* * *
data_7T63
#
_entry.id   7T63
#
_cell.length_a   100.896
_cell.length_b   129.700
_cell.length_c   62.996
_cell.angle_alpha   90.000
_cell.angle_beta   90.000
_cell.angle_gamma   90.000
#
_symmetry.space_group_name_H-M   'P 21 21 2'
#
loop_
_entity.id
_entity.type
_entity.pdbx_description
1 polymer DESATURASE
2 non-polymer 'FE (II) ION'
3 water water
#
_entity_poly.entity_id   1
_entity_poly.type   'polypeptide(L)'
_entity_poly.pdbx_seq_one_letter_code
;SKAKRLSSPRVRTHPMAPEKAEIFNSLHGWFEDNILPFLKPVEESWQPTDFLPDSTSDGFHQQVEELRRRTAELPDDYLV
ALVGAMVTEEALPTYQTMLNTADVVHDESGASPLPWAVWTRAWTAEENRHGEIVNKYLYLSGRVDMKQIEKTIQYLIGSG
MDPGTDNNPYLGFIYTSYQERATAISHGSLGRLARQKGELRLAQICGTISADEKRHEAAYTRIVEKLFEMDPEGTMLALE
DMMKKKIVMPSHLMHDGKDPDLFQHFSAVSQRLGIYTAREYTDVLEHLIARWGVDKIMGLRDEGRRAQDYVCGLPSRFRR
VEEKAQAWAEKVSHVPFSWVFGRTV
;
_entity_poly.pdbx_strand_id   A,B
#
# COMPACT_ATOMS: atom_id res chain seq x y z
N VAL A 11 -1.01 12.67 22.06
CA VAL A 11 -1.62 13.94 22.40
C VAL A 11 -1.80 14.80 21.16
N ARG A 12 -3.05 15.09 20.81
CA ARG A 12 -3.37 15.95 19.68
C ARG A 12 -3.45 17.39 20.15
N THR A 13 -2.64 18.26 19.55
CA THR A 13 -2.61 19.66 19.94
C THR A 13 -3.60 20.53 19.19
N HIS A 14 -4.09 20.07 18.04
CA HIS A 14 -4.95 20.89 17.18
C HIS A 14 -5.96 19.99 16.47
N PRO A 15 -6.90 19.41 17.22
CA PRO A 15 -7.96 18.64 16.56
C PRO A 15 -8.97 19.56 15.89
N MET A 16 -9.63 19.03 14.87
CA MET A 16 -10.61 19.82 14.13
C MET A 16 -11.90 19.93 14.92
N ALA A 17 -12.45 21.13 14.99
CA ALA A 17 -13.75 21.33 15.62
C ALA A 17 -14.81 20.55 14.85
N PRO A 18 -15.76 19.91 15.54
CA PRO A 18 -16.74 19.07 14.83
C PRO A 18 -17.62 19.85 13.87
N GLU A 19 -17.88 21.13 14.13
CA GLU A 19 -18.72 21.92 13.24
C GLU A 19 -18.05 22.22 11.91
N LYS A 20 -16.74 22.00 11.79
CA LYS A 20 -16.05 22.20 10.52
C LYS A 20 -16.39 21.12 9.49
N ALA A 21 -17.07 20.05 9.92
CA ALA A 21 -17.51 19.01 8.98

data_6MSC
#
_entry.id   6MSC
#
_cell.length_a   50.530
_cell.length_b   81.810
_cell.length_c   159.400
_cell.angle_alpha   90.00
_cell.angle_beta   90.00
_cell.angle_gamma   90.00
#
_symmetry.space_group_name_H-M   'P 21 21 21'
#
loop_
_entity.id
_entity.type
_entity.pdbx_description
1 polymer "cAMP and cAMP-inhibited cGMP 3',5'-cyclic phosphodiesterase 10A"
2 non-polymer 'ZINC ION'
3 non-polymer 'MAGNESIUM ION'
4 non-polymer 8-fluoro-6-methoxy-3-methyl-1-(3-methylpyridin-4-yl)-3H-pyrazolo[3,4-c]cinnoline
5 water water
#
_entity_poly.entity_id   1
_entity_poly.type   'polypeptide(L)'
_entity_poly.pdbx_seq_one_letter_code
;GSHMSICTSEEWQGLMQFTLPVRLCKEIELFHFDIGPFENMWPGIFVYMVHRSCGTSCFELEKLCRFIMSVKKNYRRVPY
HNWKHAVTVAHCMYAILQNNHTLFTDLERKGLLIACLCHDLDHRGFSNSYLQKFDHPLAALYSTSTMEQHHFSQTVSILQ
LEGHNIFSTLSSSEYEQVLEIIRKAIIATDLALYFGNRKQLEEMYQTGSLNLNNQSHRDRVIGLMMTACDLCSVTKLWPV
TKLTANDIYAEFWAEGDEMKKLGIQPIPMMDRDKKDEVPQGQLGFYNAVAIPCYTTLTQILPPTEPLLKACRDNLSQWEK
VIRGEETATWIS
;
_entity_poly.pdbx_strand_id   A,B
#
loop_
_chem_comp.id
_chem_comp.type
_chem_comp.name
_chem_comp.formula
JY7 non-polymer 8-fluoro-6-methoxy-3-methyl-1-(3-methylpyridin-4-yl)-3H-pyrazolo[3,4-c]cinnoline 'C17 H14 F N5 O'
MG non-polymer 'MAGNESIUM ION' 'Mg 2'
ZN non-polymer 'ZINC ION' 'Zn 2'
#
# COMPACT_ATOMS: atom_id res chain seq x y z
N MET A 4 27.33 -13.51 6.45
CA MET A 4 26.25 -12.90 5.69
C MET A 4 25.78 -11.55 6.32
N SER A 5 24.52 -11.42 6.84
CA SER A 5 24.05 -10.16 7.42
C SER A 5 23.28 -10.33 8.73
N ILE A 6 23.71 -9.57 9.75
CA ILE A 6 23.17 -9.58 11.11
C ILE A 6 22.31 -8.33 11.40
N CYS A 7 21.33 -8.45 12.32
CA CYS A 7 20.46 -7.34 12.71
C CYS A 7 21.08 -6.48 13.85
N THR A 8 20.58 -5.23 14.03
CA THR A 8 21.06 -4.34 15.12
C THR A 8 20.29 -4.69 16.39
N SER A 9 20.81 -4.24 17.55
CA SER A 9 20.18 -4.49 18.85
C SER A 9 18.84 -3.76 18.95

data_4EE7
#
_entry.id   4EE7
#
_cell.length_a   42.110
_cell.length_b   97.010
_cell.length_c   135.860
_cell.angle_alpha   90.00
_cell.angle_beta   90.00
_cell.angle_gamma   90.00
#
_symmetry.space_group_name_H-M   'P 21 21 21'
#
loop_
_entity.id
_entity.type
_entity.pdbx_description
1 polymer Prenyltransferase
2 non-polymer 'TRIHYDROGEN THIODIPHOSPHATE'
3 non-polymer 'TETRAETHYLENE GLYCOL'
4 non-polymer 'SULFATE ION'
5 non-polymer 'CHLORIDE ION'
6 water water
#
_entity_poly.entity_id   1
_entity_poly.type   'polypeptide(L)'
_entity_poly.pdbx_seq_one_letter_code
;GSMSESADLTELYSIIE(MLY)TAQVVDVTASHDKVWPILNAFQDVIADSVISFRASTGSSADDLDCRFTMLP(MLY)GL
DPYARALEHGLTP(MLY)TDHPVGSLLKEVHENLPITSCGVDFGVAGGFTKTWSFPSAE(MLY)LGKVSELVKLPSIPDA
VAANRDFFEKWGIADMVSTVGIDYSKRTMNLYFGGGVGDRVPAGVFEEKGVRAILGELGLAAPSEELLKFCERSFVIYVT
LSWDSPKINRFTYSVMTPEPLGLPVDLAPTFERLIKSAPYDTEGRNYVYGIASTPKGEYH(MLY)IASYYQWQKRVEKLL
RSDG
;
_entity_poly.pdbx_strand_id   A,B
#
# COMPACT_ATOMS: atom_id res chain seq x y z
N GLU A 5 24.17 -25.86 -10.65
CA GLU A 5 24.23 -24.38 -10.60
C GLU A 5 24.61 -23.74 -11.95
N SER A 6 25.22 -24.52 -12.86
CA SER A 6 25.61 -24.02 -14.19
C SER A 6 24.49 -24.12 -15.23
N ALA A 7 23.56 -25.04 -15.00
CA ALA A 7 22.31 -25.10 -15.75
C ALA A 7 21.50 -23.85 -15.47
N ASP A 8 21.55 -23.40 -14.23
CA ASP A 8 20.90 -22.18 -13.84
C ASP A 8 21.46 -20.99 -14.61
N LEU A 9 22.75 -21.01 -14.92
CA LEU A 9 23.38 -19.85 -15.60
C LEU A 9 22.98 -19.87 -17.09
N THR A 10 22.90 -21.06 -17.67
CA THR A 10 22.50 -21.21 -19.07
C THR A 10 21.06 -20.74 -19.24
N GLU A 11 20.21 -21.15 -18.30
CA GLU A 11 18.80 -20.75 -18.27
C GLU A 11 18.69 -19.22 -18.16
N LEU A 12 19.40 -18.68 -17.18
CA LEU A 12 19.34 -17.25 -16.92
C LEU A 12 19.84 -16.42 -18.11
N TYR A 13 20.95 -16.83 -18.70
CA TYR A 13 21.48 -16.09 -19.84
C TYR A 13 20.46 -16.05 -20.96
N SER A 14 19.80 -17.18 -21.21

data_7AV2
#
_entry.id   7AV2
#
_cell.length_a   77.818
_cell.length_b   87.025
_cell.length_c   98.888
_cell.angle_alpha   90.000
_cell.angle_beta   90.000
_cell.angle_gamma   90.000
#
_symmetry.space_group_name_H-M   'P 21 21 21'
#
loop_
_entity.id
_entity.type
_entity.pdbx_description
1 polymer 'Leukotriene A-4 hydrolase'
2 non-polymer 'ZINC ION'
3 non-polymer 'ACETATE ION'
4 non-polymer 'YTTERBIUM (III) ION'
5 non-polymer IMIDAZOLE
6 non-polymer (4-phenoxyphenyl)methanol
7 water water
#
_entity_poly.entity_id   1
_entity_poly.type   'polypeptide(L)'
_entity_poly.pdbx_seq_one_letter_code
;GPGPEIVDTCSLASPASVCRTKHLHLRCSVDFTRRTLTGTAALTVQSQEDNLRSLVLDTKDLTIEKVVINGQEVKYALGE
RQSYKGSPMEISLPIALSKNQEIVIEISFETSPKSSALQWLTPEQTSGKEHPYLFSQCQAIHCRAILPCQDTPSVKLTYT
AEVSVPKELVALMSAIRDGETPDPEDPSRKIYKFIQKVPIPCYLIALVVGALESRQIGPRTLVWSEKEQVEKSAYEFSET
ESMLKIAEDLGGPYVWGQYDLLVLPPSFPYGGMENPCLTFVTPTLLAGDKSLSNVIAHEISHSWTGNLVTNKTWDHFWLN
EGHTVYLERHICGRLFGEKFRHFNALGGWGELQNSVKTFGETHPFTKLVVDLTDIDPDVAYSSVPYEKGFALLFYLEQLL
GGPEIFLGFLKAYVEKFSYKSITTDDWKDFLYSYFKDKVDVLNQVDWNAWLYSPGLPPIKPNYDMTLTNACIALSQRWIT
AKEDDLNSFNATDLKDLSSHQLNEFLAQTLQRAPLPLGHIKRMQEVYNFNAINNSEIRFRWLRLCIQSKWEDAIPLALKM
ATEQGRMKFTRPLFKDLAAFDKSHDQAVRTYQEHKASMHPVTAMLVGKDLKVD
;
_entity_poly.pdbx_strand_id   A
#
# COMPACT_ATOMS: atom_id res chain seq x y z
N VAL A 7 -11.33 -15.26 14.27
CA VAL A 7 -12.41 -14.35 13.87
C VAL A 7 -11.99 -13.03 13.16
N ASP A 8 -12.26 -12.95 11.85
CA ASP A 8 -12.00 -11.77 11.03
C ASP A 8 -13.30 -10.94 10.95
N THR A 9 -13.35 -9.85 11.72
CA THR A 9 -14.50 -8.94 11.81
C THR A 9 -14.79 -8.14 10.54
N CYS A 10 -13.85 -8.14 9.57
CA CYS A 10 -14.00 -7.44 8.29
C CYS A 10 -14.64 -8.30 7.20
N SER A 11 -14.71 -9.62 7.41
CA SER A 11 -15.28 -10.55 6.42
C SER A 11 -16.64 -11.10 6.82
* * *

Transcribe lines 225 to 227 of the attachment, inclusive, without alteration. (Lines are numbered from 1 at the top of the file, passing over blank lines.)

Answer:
GGPEIFLGFLKAYVEKFSYKSITTDDWKDFLYSYFKDKVDVLNQVDWNAWLYSPGLPPIKPNYDMTLTNACIALSQRWIT
AKEDDLNSFNATDLKDLSSHQLNEFLAQTLQRAPLPLGHIKRMQEVYNFNAINNSEIRFRWLRLCIQSKWEDAIPLALKM
ATEQGRMKFTRPLFKDLAAFDKSHDQAVRTYQEHKASMHPVTAMLVGKDLKVD